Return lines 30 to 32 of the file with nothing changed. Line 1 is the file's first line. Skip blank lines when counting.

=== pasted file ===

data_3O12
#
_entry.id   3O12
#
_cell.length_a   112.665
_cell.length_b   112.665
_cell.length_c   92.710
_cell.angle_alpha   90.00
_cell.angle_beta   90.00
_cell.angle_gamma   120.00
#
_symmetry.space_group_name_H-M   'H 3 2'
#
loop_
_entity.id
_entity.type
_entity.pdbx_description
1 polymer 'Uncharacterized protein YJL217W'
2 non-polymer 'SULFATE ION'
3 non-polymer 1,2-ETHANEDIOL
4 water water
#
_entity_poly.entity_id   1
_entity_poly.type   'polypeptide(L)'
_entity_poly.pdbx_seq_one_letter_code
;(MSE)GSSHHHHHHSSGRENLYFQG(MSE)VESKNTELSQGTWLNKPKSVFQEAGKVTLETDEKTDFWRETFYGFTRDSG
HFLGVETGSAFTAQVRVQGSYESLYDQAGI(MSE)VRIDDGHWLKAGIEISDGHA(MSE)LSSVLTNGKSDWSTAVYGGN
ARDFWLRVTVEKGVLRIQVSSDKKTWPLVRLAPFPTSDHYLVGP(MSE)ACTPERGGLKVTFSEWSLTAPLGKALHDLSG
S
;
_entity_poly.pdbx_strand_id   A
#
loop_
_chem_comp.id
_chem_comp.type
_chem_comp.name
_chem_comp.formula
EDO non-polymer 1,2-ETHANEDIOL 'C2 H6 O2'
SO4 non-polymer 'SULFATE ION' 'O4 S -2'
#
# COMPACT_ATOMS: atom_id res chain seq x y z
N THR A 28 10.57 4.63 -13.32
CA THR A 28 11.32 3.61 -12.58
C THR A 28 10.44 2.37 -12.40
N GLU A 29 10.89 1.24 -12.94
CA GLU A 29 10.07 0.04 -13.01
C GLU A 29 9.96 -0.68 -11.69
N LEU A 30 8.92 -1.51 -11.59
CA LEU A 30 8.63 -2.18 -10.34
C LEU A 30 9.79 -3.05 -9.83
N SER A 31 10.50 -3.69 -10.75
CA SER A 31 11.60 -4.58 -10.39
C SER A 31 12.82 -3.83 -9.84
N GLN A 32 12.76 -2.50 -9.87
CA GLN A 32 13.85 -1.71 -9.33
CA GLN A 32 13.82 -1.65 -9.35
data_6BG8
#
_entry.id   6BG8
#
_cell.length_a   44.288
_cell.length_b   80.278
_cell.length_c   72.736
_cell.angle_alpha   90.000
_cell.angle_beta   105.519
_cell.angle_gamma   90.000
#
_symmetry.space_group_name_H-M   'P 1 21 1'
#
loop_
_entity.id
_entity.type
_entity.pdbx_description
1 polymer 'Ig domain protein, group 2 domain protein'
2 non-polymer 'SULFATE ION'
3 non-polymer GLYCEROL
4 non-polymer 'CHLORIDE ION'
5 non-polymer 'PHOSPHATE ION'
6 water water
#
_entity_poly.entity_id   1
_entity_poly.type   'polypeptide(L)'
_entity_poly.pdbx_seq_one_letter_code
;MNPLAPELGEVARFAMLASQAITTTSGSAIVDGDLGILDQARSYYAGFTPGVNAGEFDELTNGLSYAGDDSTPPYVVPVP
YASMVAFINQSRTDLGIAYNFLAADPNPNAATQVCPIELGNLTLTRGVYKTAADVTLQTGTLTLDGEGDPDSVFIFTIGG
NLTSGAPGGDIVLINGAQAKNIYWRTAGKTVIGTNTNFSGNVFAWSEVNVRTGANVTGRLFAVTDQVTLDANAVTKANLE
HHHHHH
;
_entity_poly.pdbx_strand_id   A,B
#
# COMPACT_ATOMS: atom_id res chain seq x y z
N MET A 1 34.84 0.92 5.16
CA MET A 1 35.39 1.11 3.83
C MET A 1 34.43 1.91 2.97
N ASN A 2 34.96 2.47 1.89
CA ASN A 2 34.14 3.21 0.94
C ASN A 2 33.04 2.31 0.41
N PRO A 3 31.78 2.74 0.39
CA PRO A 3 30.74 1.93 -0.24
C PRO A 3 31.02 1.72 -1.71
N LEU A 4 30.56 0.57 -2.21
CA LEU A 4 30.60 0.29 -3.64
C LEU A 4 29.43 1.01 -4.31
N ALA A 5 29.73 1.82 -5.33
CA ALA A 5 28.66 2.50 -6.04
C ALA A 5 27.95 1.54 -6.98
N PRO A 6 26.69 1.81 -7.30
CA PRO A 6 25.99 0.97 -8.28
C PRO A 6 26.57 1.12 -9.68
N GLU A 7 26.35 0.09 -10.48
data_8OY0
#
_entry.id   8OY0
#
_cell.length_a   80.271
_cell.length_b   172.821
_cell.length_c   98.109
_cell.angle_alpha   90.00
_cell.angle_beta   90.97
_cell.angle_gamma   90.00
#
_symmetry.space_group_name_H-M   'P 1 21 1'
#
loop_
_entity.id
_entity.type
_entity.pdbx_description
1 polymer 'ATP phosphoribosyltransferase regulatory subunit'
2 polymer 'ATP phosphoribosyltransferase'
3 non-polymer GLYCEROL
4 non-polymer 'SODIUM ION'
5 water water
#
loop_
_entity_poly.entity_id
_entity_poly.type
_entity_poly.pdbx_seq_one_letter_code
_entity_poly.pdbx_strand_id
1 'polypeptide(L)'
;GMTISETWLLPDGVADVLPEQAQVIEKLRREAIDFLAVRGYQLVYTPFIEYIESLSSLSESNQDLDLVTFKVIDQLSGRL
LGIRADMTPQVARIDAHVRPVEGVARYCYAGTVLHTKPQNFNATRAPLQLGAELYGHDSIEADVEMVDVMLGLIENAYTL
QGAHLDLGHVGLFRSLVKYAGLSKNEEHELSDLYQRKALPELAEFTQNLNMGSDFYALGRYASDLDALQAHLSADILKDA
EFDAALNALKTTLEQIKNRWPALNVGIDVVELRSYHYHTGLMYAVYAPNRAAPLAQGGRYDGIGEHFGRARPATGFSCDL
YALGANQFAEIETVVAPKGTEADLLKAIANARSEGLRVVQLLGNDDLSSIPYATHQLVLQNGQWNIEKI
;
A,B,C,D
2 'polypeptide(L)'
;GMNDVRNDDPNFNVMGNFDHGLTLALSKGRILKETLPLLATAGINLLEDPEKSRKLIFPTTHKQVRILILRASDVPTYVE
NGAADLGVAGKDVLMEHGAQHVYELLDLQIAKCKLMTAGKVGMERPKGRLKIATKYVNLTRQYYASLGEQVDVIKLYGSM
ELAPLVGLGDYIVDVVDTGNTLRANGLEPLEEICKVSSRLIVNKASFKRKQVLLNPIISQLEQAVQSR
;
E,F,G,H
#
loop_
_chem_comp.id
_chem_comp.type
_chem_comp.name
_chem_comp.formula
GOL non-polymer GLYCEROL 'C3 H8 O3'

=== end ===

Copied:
;
_entity_poly.pdbx_strand_id   A
#